The Preacher in Ecclesiastes offers a simple and surprising answer. It often sounds like: “Eat, drink and be merry.” Three times over The Preacher extemporizes on the value of living in the present and enjoying the small – but substantial – blessings of this life.   “This is what I have seen to be good: it is fitting to eat and drink and find enjoyment in all the toil with which one toils under the sun the few days of the life God gives us; for this is our lot.”  

The cure for despair and hopelessness is resting in the desire of God for all humans to find joy precisely in this life.

Perhaps we are most open to the message of Ecclesiastes’ sermon when we are disabled by disease, when dementia clouds a mind, when depression narrows our focus, or when we are simply worn out by the monotony of our days.

Then we may be willing to hear that our true worth is not grounded in what we do, the work we offer, not even the unique aspects of our personality. Our true value is that we have been created by an awesome God. We can trust God and only God to work out the purpose of our lives.

As certainly as the rivers run to the see, do our lives run to our Maker. But, that is not an ending. It is a beginning. And along the way, we are offered the opportunity to delight in the simple goodness of that God has made us, to walk with one another, to eat together and to be glad when we are able.

Later on in the day that my grandmother considered her death and its impact on her loved ones, we went for a family walk. My grandmother had loved to walk the roads near the family farm and was still strong in her body. We headed out – Gramma, my mother and father, my sister and I.

We had gotten perhaps half a mile from our house, when Gramma decided she didn’t want to walk any more, or perhaps really couldn’t remember how for that time. She sat down on the street and refused to move. My sister and I finally picked her up, one on each arm, and we began to sing, counting on the music and movement to press Gramma on. “We’re marching to Zion, beautiful, beautiful Zion”, we sang.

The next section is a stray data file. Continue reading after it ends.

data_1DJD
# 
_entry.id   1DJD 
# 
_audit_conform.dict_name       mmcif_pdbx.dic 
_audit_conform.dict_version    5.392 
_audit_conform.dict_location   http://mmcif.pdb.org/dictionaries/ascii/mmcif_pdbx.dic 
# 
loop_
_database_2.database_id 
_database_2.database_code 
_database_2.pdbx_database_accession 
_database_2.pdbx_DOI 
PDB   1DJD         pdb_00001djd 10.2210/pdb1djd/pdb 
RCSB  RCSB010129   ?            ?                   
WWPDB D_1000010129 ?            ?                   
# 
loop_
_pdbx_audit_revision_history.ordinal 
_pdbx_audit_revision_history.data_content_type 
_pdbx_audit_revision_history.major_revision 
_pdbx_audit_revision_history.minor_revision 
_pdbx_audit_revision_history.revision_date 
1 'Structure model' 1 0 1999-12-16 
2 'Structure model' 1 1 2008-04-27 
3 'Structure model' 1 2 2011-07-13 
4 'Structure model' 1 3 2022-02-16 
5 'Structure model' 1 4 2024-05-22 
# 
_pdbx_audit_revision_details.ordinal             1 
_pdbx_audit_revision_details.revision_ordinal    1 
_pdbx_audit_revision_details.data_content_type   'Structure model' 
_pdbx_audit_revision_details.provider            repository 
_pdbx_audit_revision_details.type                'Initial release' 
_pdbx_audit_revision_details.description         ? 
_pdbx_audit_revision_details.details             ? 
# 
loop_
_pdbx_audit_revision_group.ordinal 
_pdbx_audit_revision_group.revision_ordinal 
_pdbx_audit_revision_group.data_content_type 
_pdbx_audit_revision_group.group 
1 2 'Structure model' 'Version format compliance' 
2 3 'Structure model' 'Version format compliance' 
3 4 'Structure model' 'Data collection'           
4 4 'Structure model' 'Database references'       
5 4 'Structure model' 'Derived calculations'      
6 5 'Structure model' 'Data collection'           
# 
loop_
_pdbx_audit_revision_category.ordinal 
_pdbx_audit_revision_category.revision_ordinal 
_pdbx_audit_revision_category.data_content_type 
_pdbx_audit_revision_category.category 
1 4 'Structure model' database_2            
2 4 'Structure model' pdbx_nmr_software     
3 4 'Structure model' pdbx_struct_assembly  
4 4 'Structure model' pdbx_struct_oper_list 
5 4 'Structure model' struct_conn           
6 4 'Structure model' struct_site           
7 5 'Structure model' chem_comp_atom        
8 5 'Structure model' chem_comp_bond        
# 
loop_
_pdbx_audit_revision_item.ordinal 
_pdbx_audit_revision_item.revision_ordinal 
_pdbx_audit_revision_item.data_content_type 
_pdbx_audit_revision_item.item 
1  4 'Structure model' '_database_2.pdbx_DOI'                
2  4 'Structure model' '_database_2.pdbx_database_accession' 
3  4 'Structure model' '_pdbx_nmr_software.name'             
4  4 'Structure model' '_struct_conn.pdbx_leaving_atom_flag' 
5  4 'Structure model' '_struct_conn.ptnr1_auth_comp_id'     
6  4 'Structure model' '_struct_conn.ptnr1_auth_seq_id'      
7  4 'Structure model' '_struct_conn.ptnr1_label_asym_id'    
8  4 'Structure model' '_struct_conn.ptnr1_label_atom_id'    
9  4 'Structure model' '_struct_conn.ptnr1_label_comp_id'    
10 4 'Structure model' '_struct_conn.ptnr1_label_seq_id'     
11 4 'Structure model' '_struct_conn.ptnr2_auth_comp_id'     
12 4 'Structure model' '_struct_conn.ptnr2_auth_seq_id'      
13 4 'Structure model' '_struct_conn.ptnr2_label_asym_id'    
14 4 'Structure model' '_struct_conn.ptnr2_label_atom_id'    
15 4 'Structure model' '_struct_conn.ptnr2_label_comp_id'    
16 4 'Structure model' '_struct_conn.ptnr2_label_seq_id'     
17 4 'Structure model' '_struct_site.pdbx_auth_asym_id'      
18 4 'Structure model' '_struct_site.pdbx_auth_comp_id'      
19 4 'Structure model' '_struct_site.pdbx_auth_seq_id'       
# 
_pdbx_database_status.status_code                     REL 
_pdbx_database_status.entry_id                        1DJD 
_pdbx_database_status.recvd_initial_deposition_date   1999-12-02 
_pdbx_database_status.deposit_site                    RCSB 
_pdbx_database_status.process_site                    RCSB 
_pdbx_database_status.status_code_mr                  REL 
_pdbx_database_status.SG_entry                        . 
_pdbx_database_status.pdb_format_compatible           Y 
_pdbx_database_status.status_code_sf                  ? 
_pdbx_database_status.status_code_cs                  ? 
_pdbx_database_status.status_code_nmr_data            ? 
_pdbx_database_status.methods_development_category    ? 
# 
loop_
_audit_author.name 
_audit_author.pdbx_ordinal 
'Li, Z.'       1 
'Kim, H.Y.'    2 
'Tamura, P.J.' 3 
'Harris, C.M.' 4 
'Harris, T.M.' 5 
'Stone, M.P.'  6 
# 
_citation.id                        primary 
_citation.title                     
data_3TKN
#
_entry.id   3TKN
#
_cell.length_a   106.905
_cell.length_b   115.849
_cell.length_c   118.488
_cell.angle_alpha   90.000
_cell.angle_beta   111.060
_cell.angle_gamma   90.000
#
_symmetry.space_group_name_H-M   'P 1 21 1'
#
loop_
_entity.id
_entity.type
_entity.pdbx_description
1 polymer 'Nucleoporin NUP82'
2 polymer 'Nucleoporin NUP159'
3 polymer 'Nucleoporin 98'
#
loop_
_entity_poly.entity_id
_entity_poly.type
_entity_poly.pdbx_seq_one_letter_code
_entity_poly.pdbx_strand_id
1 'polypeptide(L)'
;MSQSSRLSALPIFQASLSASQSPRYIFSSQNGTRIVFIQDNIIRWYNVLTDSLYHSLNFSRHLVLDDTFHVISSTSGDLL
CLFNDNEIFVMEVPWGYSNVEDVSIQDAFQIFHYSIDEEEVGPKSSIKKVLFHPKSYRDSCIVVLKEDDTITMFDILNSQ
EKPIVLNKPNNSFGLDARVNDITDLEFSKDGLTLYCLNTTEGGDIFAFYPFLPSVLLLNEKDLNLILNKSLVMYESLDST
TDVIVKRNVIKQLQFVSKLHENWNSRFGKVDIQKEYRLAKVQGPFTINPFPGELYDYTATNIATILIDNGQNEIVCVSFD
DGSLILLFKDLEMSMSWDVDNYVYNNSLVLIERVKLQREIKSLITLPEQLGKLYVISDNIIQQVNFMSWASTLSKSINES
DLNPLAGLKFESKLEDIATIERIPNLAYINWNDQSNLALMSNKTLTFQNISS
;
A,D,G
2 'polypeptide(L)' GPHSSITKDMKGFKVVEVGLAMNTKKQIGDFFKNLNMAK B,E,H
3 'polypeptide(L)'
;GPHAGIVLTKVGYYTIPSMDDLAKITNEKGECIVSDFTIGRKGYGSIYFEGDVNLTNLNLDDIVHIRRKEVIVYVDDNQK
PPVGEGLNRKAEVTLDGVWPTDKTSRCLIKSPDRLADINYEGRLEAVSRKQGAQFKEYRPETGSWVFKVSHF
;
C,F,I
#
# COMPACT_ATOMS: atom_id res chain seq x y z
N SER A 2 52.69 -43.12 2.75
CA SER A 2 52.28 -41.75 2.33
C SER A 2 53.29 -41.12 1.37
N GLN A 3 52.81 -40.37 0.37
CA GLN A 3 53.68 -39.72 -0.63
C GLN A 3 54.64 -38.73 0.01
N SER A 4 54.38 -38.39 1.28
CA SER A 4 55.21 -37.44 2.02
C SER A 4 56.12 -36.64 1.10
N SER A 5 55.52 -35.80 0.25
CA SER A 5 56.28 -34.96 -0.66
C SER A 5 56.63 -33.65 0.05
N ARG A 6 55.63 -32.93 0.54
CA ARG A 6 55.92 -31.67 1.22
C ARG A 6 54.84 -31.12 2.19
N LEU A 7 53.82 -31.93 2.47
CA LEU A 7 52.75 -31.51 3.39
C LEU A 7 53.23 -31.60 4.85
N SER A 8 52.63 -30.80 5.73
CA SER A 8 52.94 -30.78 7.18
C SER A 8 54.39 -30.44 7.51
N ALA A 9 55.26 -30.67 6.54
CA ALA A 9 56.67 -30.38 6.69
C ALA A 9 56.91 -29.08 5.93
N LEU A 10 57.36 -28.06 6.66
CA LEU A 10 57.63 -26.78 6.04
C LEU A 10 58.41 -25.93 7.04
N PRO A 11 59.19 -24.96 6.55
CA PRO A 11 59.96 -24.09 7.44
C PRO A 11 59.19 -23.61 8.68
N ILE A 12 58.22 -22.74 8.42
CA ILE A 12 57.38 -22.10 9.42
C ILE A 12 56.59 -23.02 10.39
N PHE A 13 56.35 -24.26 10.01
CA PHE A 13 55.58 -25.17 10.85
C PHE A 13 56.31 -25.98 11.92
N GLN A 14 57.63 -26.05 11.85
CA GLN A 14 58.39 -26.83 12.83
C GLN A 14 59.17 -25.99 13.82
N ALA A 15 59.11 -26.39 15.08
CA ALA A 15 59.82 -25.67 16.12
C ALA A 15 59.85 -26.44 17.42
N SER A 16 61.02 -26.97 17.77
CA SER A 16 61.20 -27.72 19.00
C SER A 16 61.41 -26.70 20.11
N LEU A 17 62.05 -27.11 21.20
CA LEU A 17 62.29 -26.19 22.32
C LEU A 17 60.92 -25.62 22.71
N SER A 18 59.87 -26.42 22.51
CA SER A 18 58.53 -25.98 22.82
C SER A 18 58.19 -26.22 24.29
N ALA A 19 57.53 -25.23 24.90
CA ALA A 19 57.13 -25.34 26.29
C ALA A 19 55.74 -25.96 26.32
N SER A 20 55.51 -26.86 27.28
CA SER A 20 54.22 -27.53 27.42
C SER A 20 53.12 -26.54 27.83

By now, my father – embarrassed by the whole scene – had stalked off around a corner, pretending he didn’t know us.   Every now and then Gramma would catch the beat and take a step. But to be honest, most of the time we just sort of lifted her up off the ground and transported her.

We were doing ok, until my father reappeared to check how we were doing. Gramma caught sight of him, and – for whatever reason – she didn’t call him “sugar”. She called him names Gramma must have learned from farm hands.

Daddy disappeared again and the four of us continued marching, singing and dragging our way home.

Back home, four of us were worn out, distressed, confused, and disheartened. Gramma sat down, looked around, smiled at us and proclaimed, “My, that was a lovely walk.”

In the midst of a life that is filled with routine, dissatisfaction, sorrow and pain, we can see small glimmers of God’s grace. Despair casts a veil over our eyes, blinding us to the brilliance of the holiness of creation. The momentary joys and blessings of this life are pinpricks of light in the veil. We live not in meaningless despair, but in hope for the day when that light shines brilliantly on all.

Fleeting, fleeting, all is fleeting, but what a wonderful walk it is that we are on.